Lord, it’s hard to be humble. That’s according to the US singer Mac Davis. Sometimes it’s hard to be healthy too! But follow our advice and you’ll soon be in tip-top shape …
It can be hard to focus on health and fitness. This applies to all of us and not just to wheelchair users. However, wheelchair users are faced with a unique set of challenges. Bearing this in mind, follow our top five tips – and you’ll soon be the healthiest and fittest wheelchair user in town!
Get enough sleep
The importance of sleep cannot be overemphasised. Eight hours is the recommended amount. Try to set a fixed bedtime – and then stick to it!
Obesity is relatively common among wheelchair users. Practise healthy eating habits to ensure that your weight doesn’t soar. Salads can be yummy too! So ensure that fruit and vegetables are part of your daily eating plan. And go easy on those carbs. Remember that it’s not only food that makes a big difference when it comes to weight gain; what you drink is important too. Excessive intake of alcohol isn’t a great idea. Neither is the downing of lots of juice and sodas. If you must drink juice, water it down (you will soon get used to the taste). For a bit of extra fizz (quite literally), add sparkling mineral water to your drink.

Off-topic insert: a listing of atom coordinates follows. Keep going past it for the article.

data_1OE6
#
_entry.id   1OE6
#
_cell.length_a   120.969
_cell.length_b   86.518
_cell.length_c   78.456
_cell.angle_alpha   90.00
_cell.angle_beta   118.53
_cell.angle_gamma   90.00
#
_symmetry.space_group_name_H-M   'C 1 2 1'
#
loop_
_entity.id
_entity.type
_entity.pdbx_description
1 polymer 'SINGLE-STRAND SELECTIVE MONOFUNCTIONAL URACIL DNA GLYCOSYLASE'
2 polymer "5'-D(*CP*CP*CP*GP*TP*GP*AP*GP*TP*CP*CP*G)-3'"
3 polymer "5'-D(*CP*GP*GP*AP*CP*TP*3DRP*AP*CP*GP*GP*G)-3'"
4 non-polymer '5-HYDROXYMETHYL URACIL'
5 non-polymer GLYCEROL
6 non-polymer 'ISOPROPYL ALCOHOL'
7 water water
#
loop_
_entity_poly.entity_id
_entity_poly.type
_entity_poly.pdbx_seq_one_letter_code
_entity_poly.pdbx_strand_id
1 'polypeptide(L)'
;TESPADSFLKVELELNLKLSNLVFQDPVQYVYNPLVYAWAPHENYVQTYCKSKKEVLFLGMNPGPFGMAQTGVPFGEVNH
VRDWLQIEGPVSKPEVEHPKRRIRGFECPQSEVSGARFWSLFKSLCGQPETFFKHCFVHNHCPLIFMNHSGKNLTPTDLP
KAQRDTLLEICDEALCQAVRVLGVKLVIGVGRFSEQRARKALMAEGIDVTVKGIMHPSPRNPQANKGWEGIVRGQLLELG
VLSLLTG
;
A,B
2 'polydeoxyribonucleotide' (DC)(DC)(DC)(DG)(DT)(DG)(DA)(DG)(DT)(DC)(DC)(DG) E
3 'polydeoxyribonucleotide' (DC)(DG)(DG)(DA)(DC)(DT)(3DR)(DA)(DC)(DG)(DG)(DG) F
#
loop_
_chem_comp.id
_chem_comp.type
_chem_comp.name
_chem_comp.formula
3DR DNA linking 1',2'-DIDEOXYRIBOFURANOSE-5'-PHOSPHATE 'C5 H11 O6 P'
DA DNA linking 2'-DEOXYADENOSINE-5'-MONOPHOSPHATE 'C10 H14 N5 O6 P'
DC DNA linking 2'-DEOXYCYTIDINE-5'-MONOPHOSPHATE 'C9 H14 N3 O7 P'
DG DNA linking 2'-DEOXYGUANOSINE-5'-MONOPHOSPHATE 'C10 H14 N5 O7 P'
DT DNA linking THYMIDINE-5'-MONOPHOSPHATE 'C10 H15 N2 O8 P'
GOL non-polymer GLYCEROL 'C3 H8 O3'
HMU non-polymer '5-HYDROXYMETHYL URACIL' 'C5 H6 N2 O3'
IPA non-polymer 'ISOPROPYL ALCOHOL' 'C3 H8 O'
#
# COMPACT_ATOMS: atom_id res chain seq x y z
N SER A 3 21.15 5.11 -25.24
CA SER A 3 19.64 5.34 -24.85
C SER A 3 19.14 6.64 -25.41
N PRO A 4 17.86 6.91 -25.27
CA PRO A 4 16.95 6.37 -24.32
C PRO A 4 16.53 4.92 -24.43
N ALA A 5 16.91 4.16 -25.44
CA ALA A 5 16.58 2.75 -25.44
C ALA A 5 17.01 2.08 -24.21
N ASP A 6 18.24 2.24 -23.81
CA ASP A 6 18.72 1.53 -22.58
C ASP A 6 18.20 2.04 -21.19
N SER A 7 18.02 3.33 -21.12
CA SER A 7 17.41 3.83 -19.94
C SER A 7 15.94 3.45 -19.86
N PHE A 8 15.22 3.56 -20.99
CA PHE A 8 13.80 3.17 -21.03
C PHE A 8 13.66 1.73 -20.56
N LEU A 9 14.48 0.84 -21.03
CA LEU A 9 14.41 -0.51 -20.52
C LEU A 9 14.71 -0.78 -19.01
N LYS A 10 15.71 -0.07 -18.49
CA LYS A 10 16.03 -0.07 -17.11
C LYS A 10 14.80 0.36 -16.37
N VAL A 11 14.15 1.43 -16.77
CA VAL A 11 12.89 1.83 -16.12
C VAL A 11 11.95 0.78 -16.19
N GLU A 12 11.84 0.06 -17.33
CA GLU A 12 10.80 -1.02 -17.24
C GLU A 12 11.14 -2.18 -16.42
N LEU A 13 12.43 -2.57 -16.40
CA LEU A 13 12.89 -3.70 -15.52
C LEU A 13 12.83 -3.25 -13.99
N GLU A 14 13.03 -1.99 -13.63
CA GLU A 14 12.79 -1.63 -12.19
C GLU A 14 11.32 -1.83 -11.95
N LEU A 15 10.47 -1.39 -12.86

Remember that cardiovascular exercise is important
Cardiovascular exercise is vital for everyone – including wheelchair users. You need to raise your heart rate. Participate in some form of exercise that makes you sweat. Sport can be fun, so how about bowls or basketball or rugby? When doing exercise, try to incorporate some form of weight training. This will help you to reduce those injuries that are so common to wheelchair users (who are constantly engaging upper-body muscles).
Focus on posture and stretching
Posture is extremely important. Experts recommend that you keep your feet, knees, hips and shoulders in a straight line. Don’t forget to stretch – doing so regularly will help to keep your joints flexible.
safeguard your mental health
Many South Africans battle with depression – and wheelchair users are no exception. Don’t be too proud to consult medical professionals if you need therapy or medication. The South African Depression and Anxiety Group (SADAG) is at the forefront of patient advocacy, education and destigmatisation of mental illness in the country. Its expertise lies in assisting patients and callers throughout South Africa with mental health queries. Visit the SADAG website – www.sadag.org – for advice and more information pertaining to support groups in your area.